[¶15] On July 22, 2010, Williams and Baxter were both arrested. After a jury trial, Williams was convicted of capital murder, in violation of Mississippi Code Annotated section 97-3-19(2)(a) (Rev. 2006). It is from this judgment that Williams now appeals, raising issues which we consider in the following order: 1) the trial court erred in excluding Baxter's statement to authorities; 2) the trial court erred in giving instruction S-7A on liability for a contributing cause of death; 3) the trial court erred in refusing a defense jury instruction on identification evidence; 4) the trial court erred in giving instruction S-5A on accomplice liability; 5) the trial court erred in preventing the defense from introducing the State's closing argument from Baxter's trial; and 6) the verdict was against the overwhelming weight of the evidence.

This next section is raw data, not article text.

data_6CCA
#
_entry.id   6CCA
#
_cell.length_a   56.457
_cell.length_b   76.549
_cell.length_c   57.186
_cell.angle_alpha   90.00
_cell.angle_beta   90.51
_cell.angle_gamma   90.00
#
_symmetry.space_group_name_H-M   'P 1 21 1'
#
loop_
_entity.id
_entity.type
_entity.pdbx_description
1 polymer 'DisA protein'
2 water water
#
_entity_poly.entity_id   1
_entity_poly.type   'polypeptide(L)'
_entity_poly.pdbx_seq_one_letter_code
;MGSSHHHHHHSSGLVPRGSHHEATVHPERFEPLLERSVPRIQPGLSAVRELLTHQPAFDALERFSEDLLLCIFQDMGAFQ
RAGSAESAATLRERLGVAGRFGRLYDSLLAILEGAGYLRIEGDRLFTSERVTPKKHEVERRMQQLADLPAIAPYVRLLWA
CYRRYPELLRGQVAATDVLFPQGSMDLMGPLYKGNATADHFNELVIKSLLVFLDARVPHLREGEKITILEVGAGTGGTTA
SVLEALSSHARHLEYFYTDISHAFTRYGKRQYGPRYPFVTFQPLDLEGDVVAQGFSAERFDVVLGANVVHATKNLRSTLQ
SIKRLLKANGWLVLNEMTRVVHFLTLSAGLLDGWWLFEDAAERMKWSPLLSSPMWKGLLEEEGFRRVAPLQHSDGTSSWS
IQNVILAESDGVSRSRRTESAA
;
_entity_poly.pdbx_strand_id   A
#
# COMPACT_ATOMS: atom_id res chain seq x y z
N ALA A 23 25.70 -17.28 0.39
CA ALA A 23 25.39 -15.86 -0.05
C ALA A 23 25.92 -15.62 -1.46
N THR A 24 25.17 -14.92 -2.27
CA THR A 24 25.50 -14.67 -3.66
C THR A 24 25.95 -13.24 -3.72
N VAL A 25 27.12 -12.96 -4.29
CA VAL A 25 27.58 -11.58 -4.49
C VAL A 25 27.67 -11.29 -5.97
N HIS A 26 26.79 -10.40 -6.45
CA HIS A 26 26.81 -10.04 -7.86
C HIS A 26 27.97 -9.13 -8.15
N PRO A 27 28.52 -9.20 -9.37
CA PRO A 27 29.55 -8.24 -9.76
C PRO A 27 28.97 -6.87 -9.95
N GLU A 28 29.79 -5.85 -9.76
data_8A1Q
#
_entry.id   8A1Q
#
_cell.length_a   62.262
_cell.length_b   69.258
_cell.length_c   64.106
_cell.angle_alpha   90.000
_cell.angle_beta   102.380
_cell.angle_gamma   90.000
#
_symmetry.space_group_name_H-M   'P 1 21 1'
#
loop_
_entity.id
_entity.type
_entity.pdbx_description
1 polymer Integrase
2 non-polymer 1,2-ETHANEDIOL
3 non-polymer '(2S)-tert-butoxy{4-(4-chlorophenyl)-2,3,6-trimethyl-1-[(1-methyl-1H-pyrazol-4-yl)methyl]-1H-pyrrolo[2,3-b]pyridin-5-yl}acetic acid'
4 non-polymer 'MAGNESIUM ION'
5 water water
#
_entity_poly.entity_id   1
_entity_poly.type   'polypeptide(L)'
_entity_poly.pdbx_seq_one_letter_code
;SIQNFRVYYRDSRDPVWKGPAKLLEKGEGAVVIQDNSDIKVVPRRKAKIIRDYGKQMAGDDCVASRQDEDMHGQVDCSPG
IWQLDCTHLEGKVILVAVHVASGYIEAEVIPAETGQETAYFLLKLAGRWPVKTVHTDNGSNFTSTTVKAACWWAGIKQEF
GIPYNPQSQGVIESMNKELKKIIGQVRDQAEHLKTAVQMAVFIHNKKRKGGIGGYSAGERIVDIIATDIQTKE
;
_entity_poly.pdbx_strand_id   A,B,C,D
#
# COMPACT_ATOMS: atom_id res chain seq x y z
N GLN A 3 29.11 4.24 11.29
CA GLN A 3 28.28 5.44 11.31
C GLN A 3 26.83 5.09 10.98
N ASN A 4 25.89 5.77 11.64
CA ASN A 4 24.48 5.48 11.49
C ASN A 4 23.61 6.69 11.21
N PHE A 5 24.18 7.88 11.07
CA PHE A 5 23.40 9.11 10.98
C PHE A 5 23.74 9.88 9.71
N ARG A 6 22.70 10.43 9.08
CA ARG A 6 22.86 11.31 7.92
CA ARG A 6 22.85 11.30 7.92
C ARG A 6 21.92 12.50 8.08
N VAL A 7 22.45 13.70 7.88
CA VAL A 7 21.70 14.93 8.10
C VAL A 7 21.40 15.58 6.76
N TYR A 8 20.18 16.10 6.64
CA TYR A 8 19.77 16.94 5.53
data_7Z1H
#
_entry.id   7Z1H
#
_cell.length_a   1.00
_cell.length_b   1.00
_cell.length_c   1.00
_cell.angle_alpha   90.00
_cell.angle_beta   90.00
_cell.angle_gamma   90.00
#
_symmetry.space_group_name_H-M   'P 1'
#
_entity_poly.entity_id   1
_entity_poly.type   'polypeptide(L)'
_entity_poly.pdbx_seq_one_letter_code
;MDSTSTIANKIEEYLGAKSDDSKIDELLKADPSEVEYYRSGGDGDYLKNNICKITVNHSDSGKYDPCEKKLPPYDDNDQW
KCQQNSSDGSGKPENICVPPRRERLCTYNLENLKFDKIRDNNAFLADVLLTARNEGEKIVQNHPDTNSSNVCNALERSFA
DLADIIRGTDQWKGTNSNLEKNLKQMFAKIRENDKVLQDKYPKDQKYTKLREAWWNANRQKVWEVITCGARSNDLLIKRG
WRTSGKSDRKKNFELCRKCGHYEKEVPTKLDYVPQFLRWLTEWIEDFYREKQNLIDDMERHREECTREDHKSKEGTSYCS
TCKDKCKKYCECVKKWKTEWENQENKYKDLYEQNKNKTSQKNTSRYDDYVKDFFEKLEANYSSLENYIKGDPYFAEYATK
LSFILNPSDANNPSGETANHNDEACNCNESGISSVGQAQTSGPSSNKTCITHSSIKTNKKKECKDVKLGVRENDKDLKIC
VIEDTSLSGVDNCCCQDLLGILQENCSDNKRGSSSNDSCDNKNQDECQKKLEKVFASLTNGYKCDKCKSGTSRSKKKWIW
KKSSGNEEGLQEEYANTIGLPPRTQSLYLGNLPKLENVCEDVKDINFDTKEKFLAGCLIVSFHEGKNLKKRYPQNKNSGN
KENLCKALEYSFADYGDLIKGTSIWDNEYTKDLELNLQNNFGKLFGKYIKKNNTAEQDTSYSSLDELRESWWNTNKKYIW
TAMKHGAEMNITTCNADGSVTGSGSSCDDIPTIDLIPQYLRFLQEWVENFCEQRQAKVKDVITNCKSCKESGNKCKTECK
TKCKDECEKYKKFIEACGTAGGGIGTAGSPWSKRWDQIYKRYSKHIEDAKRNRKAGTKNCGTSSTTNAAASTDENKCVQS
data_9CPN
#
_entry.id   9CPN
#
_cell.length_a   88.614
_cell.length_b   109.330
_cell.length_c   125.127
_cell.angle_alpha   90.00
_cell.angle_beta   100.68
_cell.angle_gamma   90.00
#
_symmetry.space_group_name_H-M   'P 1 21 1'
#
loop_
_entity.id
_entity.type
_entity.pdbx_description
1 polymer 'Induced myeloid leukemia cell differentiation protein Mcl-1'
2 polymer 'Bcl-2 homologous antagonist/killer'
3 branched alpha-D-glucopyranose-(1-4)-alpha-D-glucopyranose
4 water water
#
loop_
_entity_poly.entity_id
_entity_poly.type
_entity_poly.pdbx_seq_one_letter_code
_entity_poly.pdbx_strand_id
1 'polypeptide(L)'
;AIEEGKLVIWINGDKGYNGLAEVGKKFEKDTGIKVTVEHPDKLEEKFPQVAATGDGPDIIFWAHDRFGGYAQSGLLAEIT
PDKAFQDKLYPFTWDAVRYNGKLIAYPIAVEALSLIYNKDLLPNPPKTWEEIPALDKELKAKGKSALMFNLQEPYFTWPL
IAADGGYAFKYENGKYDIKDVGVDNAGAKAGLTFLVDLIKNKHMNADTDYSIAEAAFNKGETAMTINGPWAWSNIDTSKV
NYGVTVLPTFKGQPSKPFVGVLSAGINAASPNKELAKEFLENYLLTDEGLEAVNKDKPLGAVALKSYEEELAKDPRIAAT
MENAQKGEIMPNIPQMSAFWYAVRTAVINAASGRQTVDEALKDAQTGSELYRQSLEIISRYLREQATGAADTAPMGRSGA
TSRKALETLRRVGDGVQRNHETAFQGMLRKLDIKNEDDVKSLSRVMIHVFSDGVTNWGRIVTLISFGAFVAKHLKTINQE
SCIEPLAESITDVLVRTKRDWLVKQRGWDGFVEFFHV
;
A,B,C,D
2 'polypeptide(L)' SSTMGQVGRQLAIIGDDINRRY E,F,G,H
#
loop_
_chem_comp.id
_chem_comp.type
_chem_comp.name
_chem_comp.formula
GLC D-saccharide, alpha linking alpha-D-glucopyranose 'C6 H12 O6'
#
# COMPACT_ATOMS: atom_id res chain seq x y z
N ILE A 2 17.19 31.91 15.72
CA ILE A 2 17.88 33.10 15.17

I. Whether it was reversible error to exclude Baxter's statement to law enforcement under Mississippi Rule of Evidence 804(b)(3).
[¶16] Williams argues that the trial court erred in excluding Baxter's post-arrest interview. The standard of review concerning the admission or exclusion of evidence is abuse of discretion. Williams v. State, ...